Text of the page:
Victoria Baths were public baths on Queens Road. Over the years, they had a number of different configurations. They provided salt-water or fresh water baths, baths for swimming or baths for washing or "turkish" baths for cleansing the pores, hot, cold, or tepid baths, individual or shared baths. In their last configuration as Rainbow Rapids in the 1980s, they provided water slides and other plastic ways of enjoying the water. Today, they are a sorry sight of decayed and vandalised buildings, rusted fittings, and the stench of decay
Baths were important in a society where sanitation was primitive, and where disease was rampant. Baths were important in a town which had aspirations as a centre for tourism and for seaside holidays.
In the 1830s, Kingstown was a brand new town. The railway arrived, giving Kingstown a massive advantage in terms of accessability compared with any other town in the British Isles. The harbour and related works were still unfinished, but the town was recognised as one in which there was potential. As a result, builders and developers poured into the area with new proposals for construction of houses, churches, schools and other private and public developments.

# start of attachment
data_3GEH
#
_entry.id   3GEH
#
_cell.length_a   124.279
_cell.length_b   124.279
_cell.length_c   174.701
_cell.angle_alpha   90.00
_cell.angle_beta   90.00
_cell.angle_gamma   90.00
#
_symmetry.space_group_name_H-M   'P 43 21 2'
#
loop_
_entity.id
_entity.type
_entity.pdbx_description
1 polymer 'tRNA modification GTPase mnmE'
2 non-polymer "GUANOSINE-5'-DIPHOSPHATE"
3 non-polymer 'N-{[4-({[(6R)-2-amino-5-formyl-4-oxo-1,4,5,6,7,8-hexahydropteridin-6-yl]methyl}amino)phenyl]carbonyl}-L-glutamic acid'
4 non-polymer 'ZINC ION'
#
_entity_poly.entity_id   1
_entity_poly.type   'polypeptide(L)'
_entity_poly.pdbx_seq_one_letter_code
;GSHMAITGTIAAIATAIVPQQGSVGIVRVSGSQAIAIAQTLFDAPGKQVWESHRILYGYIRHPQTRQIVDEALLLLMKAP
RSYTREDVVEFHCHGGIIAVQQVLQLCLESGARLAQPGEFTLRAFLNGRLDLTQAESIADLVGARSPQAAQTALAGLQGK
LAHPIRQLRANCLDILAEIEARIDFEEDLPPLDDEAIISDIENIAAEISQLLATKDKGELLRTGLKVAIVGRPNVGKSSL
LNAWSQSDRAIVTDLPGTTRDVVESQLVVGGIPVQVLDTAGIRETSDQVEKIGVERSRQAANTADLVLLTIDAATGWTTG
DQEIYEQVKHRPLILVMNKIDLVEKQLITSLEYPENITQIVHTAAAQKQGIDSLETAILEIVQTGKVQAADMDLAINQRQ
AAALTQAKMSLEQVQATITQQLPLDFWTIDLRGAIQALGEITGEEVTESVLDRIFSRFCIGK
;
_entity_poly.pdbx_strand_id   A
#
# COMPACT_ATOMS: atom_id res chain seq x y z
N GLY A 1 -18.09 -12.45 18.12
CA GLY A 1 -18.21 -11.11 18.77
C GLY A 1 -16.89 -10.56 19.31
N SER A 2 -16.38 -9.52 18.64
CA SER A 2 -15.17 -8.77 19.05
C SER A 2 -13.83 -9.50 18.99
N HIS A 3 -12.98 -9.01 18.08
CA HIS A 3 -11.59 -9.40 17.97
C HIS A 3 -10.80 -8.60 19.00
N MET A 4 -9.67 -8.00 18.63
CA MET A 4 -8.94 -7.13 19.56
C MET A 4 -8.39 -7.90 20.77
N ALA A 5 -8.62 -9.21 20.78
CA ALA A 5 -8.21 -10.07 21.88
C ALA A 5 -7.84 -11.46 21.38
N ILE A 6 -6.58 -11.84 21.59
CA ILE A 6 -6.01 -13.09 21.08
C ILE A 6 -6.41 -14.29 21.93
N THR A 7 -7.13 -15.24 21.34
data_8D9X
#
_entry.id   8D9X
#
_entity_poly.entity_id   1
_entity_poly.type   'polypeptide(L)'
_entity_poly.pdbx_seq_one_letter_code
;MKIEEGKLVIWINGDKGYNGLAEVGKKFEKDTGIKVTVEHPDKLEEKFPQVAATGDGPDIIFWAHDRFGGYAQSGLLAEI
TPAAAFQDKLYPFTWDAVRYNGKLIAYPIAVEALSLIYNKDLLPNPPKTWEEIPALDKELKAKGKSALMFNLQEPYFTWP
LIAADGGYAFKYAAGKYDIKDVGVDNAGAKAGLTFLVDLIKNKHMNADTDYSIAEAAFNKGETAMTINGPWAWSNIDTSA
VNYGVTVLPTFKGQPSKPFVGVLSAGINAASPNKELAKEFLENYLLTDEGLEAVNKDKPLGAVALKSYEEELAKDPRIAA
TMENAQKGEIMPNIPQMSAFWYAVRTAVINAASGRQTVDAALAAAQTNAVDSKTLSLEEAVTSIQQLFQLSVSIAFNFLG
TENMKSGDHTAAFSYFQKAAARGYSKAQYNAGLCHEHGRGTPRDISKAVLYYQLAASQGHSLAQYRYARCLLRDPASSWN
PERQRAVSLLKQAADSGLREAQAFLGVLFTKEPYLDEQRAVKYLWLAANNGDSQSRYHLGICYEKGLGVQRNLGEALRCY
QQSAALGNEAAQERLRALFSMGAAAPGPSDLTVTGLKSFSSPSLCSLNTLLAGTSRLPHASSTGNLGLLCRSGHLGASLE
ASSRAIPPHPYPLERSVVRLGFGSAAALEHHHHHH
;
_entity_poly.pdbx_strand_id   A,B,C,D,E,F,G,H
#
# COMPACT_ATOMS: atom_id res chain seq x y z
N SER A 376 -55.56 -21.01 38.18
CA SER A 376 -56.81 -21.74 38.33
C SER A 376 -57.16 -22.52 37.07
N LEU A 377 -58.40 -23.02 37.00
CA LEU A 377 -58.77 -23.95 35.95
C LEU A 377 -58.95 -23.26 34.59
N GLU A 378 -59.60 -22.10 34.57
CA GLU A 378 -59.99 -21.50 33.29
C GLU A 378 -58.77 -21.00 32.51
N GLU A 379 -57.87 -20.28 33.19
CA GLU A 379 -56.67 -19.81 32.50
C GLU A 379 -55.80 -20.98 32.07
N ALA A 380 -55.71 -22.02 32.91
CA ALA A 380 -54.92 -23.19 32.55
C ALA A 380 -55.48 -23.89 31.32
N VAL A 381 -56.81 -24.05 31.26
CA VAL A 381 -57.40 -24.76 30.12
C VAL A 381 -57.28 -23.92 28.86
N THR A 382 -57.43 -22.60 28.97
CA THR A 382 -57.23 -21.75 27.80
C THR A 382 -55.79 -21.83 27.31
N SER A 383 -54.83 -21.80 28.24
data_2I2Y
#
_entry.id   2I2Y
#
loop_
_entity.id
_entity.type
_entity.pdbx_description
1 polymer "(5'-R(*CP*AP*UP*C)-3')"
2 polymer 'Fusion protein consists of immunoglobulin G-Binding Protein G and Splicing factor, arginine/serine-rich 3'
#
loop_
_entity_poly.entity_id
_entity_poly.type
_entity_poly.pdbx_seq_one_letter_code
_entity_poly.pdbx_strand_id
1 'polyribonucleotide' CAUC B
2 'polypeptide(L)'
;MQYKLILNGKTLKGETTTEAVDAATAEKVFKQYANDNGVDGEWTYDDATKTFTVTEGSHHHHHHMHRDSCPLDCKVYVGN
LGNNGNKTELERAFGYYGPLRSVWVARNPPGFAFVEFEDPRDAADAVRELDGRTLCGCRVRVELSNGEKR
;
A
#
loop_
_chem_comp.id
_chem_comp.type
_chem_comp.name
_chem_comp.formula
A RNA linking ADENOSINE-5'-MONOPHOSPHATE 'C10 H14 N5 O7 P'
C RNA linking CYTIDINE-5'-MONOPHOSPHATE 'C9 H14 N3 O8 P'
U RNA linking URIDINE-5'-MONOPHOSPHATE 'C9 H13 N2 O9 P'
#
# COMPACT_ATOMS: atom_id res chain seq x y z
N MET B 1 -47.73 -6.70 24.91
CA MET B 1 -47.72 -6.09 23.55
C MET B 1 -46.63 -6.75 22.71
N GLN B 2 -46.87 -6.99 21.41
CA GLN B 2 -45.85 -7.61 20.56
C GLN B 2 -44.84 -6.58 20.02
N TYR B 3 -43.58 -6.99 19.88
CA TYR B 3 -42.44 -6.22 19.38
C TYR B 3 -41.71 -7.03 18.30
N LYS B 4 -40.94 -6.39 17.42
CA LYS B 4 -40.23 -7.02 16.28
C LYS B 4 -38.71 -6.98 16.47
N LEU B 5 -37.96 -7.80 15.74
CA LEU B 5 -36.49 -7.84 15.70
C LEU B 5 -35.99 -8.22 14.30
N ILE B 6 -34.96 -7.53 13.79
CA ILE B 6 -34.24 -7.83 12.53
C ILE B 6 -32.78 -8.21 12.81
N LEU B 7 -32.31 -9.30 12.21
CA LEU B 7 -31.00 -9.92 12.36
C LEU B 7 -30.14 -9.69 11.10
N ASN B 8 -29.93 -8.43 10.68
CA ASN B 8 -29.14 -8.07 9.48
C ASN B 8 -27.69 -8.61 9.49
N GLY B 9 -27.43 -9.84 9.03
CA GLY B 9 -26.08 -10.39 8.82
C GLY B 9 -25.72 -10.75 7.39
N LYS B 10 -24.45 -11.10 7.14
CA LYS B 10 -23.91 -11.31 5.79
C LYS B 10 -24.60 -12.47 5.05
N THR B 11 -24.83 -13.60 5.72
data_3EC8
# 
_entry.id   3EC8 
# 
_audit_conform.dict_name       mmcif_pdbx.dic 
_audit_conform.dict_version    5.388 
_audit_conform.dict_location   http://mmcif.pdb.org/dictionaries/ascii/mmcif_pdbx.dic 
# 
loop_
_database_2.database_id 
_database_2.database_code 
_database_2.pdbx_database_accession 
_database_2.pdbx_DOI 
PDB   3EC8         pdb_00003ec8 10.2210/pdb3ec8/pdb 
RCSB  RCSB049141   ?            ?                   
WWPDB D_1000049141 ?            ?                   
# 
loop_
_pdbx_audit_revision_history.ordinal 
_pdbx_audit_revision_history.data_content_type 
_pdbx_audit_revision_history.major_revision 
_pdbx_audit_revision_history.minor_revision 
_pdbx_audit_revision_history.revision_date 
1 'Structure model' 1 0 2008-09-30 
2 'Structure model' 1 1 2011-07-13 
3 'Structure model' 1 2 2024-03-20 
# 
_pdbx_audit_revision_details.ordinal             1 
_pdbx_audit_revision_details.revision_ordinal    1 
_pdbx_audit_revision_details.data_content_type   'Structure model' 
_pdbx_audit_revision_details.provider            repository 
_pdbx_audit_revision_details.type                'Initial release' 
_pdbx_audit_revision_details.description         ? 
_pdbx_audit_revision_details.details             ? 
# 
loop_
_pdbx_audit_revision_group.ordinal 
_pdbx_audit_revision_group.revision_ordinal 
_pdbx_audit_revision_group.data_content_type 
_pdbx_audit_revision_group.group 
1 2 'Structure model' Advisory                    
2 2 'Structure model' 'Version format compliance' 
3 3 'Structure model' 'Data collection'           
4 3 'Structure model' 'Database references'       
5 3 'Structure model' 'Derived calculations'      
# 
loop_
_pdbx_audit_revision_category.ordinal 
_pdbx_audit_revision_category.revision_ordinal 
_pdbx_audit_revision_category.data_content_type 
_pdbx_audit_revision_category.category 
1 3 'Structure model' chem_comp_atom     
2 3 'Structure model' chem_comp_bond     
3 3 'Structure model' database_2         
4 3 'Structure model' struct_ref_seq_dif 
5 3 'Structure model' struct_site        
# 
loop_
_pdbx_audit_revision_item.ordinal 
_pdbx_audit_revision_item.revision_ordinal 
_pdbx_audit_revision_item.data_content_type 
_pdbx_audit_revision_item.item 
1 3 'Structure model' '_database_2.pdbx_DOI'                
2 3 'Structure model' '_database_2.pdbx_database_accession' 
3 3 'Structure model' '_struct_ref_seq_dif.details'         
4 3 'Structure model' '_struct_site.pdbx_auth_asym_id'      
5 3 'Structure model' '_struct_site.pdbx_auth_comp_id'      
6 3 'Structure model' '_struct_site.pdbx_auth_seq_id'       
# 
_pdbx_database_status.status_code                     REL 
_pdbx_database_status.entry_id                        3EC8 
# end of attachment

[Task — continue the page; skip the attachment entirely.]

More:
Victoria Baths was proposed about the time that Victoria came to the throne in 1838, but did not actually open for business until about 1843. It was a commercial development by John Crostwaithe. The DLRCOCO website states "The original Baths east of the East Pier were constructed in 1843 by John Crostwaite and named the Royal Victoria baths. In 1896 Kingston Urban District Council purchased the baths site. The firm Alexander Fraser was engaged to build the new baths on today’s site. In June 1908 the works were completed and are largely what is in existence today. The baths were improved and extended in the 1930s and were in use in various forms until they were closed in the early 1990s"
In fact, the site of the Crostwaite baths was much further west (i.e. much closer to the East Pier) than the later baths. Much of the original site has been lost due to a realignment of Queens Road which occurred around 1918 or later. Pictures from the Lawrence Collection show that most of the buildings of the earlier Victoria Baths were west of the centre line of the railway bridge, whereas most of the later development of baths was east of that bridge.